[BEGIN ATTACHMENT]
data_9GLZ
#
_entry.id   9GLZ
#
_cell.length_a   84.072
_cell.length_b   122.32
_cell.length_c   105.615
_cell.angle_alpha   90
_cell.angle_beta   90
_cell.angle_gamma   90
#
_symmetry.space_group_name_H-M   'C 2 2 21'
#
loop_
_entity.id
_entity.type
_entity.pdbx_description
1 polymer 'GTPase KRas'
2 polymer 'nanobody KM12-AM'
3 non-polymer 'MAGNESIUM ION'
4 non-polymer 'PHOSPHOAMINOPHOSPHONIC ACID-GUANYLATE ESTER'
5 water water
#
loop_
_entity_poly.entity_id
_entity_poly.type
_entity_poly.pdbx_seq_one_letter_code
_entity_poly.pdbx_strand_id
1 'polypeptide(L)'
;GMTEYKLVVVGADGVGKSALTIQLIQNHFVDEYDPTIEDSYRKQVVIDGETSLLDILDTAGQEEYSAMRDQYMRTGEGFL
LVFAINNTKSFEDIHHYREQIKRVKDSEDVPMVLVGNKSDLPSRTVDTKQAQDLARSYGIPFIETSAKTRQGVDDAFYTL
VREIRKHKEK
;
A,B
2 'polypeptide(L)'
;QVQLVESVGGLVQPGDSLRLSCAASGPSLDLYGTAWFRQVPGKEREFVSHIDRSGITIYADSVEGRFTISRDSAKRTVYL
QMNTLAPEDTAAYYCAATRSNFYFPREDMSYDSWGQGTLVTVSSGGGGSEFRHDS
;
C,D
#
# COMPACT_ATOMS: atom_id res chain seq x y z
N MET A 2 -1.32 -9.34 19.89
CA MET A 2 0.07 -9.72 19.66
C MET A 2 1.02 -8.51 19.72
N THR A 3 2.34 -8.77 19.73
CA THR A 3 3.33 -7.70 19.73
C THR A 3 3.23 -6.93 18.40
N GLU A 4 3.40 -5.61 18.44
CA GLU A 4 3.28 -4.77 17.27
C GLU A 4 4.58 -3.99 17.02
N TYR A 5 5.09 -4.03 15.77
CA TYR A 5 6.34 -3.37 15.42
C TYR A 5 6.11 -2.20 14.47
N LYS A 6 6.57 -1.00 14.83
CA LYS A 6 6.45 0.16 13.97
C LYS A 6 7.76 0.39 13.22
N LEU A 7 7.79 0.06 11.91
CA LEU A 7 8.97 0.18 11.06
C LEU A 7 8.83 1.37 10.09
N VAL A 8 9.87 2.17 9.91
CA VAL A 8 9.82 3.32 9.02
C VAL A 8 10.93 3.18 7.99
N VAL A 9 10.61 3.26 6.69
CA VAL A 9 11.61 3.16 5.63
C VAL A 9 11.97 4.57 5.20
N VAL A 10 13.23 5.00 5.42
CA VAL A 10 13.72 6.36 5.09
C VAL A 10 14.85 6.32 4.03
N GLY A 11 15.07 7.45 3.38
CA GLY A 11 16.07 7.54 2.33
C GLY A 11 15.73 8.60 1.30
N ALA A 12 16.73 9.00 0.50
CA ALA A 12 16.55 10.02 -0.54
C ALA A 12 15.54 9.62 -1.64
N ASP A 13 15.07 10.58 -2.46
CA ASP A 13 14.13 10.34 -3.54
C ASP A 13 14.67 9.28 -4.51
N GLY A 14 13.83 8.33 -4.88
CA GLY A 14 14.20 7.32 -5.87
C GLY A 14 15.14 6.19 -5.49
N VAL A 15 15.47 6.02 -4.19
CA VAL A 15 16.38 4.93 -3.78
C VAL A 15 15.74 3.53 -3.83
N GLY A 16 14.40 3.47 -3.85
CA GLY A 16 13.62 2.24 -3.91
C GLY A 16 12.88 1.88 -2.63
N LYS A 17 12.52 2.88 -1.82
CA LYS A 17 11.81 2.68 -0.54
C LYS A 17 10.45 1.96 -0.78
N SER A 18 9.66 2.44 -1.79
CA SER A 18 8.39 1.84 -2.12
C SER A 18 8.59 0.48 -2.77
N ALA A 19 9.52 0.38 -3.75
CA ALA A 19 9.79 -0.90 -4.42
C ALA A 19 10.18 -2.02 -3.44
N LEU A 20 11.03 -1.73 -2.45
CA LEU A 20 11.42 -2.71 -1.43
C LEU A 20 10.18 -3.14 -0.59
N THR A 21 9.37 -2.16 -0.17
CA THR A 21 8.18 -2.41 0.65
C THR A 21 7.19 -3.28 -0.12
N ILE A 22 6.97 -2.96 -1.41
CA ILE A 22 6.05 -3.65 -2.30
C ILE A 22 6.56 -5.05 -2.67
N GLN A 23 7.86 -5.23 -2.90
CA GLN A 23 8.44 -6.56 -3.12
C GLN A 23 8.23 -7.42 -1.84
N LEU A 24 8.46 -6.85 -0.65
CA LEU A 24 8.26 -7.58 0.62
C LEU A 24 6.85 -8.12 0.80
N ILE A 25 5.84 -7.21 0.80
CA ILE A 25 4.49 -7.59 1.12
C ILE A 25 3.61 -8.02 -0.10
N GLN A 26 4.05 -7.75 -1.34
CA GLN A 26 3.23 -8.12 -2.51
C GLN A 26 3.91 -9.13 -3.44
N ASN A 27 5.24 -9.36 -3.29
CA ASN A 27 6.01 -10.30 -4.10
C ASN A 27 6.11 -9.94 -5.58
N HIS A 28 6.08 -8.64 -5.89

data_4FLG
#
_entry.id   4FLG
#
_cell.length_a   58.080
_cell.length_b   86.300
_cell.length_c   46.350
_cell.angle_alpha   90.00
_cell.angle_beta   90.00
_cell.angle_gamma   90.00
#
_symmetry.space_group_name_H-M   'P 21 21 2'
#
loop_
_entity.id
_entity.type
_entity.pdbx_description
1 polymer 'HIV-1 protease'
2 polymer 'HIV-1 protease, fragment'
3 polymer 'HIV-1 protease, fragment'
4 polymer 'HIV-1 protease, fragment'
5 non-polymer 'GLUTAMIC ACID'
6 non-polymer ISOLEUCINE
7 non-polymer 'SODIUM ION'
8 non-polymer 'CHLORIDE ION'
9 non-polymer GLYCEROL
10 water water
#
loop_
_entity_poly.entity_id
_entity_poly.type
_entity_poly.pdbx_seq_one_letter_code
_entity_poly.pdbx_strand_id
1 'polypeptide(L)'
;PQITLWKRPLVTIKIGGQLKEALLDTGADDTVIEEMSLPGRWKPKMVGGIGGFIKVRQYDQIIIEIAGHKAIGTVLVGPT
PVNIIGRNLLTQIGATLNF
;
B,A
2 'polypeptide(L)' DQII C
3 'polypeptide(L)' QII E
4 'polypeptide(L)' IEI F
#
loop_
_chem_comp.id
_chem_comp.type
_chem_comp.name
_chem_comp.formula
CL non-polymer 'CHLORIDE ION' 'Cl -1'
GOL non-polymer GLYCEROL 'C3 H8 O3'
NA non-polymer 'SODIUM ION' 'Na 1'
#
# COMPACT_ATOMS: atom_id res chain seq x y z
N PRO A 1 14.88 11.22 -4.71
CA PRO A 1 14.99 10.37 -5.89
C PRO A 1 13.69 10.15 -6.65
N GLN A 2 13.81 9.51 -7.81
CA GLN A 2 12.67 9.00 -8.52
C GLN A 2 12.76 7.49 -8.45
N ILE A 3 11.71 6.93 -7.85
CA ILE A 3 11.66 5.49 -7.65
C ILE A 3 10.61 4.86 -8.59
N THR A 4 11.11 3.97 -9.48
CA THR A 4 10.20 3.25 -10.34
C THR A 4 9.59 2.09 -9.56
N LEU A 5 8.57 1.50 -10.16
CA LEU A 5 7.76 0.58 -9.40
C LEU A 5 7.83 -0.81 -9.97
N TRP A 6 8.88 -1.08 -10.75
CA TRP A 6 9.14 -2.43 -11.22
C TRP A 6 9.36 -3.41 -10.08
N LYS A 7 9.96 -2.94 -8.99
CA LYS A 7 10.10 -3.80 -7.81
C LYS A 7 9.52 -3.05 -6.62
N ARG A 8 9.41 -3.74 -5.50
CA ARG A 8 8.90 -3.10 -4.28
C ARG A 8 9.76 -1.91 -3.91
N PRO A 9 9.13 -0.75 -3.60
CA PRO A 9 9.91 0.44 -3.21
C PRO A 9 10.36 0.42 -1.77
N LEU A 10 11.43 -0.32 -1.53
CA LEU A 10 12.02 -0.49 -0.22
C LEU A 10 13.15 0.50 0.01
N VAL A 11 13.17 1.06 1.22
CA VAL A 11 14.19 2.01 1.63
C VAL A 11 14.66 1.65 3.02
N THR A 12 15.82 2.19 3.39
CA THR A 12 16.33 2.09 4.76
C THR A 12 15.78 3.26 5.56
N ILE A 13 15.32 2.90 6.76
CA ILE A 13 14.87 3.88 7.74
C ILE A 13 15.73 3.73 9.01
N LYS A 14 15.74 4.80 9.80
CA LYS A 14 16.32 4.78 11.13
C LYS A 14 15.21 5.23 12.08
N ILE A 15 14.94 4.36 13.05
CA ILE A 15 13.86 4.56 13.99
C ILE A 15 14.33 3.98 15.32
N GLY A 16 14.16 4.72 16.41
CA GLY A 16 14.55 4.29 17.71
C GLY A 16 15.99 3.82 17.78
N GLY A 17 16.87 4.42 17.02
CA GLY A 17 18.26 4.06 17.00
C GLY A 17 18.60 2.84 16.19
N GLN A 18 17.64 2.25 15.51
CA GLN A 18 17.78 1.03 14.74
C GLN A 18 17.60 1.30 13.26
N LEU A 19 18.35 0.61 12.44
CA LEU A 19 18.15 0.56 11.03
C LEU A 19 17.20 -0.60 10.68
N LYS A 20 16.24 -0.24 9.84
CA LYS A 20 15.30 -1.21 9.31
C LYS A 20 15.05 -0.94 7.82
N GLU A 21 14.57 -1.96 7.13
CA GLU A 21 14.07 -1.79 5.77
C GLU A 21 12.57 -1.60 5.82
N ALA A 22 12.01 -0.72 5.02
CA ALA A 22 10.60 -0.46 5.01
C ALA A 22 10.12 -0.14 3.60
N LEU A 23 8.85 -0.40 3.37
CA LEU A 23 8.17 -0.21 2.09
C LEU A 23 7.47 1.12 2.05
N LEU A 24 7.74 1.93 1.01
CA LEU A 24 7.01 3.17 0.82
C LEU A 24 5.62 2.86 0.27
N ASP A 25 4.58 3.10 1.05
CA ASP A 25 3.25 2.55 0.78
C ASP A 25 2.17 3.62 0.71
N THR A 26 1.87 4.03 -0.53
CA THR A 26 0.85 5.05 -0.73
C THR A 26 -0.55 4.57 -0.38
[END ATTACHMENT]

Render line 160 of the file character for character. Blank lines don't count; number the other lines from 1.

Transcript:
3 'polypeptide(L)' QII E